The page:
Unless… she hadn’t. He flashed back to the portal’s winds, everyone separated. Merlin had imagined they landed in different places, but what about different times? “Did you arrive—” “Months ago,” Lam finished wearily. “Tell me everything,” he yelled. “Now!” His outburst drew looks from the crowd. Lam—who had lost a hand to Mercer in the future— angled to grab Merlin with the remaining one and hauled him many yards away. “We have to lay low, Merlin. We’ve been here for a long time. Me, Gwen, and Jordan.” Lam pointed to the sturdy blonde girl in the lineup of handmaidens with flowers in their hair.

“That was Jordan!” Merlin squinted. She looked like she wanted to hack her white dress and garlands from her body with the nearest battle-axe. Her hair hung to her waist, her cheeks the severe pink of barely restrained fury. He was afraid to ask his next question. “Ari? Val?” Lam shook their head. “No sign of them.” “But how long have they been missing? How long have I been missing?” “Four months… ish?” Lam managed. It made sense. Tracking Earth’s moon wouldn’t be an obvious business to Merlin’s space-born friends. “Gwen keeps better track of it than I do.

” “Naturally.” She had an internal calendar, set to the progression of her pregnancy, no doubt. “But four months,” Merlin said, swallowing the loss, trying to glimpse Gwen’s stomach and finding that her wedding dress had a strategic shape that turned her into a formless bell. “Does Arthur know she’s…?” He pantomimed having a round stomach, and then having the contents of that stomach, well, slide out. Lam grabbed one of Merlin’s hands, stopping him. “We’ll explain when we’re all together. Gwen will want to tell you. This place…” Lam winced. “Camelot is not what we thought.” Looking around, Merlin had to agree.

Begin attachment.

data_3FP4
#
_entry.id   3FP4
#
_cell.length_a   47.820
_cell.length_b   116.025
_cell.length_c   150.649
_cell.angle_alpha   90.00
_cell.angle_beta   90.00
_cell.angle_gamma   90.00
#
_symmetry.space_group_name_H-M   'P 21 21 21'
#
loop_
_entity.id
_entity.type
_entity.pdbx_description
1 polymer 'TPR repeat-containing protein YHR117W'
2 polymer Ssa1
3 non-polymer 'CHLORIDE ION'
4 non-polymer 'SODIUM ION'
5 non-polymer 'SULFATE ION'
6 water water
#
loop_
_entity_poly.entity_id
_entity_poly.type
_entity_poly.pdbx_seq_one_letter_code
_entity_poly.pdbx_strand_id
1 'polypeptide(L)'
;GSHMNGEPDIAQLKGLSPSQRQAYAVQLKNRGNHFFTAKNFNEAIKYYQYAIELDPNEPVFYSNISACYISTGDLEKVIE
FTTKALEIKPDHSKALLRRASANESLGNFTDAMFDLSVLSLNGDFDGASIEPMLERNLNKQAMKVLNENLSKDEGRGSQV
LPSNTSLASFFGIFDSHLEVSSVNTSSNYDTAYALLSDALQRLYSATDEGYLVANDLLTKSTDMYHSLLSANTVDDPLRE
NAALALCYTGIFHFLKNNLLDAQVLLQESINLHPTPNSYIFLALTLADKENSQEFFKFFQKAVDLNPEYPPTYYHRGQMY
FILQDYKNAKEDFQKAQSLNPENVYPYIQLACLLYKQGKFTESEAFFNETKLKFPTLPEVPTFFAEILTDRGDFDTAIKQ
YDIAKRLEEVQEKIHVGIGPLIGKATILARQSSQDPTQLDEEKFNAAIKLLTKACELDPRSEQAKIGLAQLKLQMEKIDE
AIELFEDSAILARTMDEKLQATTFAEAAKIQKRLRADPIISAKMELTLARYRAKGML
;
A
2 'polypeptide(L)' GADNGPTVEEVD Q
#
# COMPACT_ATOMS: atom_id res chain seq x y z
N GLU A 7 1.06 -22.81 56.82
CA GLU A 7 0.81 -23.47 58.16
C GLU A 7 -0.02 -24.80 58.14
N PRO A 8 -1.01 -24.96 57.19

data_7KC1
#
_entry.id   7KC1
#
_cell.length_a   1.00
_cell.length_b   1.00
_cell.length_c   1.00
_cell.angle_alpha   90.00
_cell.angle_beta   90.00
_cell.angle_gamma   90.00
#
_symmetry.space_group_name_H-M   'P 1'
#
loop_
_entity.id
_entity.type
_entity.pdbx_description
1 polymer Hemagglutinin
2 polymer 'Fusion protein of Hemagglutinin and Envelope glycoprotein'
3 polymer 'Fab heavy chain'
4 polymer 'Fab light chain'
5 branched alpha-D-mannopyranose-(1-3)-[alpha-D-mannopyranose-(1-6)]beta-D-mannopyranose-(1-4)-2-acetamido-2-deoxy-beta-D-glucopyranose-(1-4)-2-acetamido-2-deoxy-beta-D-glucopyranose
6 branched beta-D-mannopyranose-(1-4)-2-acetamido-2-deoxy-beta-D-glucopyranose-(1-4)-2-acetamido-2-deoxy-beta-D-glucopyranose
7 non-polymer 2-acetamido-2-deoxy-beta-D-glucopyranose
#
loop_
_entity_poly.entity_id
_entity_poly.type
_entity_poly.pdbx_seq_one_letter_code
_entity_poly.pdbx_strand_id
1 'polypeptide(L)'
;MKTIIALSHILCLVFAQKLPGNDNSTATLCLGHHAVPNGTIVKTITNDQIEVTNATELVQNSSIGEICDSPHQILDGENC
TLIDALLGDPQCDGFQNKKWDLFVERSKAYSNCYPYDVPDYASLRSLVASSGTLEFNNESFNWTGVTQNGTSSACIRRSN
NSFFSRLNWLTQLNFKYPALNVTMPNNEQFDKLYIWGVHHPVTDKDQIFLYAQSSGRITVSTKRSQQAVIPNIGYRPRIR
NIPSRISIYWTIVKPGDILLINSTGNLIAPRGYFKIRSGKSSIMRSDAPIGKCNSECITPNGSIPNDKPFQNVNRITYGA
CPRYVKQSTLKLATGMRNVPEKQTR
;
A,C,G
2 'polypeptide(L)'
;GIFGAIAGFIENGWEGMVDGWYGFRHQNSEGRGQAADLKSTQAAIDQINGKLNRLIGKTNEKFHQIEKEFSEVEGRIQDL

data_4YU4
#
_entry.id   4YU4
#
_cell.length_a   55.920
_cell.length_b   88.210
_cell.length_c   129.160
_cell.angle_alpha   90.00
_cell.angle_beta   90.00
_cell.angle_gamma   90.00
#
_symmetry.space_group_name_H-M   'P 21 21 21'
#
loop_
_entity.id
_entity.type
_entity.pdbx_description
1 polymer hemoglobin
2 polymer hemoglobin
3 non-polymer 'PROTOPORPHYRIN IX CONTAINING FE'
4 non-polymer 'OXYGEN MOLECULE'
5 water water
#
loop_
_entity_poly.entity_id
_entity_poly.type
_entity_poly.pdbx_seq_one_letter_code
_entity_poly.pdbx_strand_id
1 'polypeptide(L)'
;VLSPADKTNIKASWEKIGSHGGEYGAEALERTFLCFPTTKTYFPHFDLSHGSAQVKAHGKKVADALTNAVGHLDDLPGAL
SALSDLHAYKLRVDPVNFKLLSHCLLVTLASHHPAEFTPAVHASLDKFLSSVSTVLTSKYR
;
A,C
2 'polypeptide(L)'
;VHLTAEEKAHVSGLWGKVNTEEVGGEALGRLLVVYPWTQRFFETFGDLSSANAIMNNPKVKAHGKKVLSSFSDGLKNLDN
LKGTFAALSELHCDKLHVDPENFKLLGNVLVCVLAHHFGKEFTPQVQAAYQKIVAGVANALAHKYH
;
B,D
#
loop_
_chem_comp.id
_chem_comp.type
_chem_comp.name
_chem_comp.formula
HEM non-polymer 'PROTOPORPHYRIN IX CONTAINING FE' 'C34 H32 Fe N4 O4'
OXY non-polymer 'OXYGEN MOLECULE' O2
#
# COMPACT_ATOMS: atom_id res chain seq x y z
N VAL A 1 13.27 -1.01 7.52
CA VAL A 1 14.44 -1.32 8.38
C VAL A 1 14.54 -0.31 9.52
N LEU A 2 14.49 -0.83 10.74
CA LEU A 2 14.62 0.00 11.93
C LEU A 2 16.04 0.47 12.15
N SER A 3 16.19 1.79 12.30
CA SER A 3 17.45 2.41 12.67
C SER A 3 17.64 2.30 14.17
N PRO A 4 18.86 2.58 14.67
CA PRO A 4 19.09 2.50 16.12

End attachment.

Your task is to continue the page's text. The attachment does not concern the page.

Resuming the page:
And while he was delighted to be wrong about certain things —such as the total whiteness of ye olde Britain—his lack of clarity about the past was its own kind of danger. Merlin was meant to be their guide. Not just to Old Earth, but to the story itself. As King Arthur and Gwen recited vows in strong, unwavering voices, he pressed himself to remember anything about the original Gweneviere. Too many movie actresses shot through his mind, and only one memory rang true: telling Arthur that he’d read the omens and that the young woman he’d fallen for was a curse on the king’s heart as well as his reign. No wonder the people of Camelot didn’t trust her—Merlin had told them not to—and Arthur had claimed his first youthful rebellion by marrying Gweneviere anyway, while Merlin had kept to his tower during the ceremony like a miserable old falcon. He would not glance at that tower right now. Rivers of sweat sprang up on his palms. “Gwen has put herself in horrible danger.” “She knows what she’s doing,” Lam said as if they needed the reminder, too.

Arthur used a silver dagger to cut the knot binding him to Gwen. They slipped rings on each other’s fingers, and then the inevitable moment came when their lips met. He tucked one of her curls behind her ear. It looked fairly chaste in a picturesque sort of way. Still. King Arthur had just kissed Gweneviere. Their Gwen. Ari’s Gwen. “This is all so wrong,” Merlin whispered. Another cheer broke loose, but this time it didn’t die.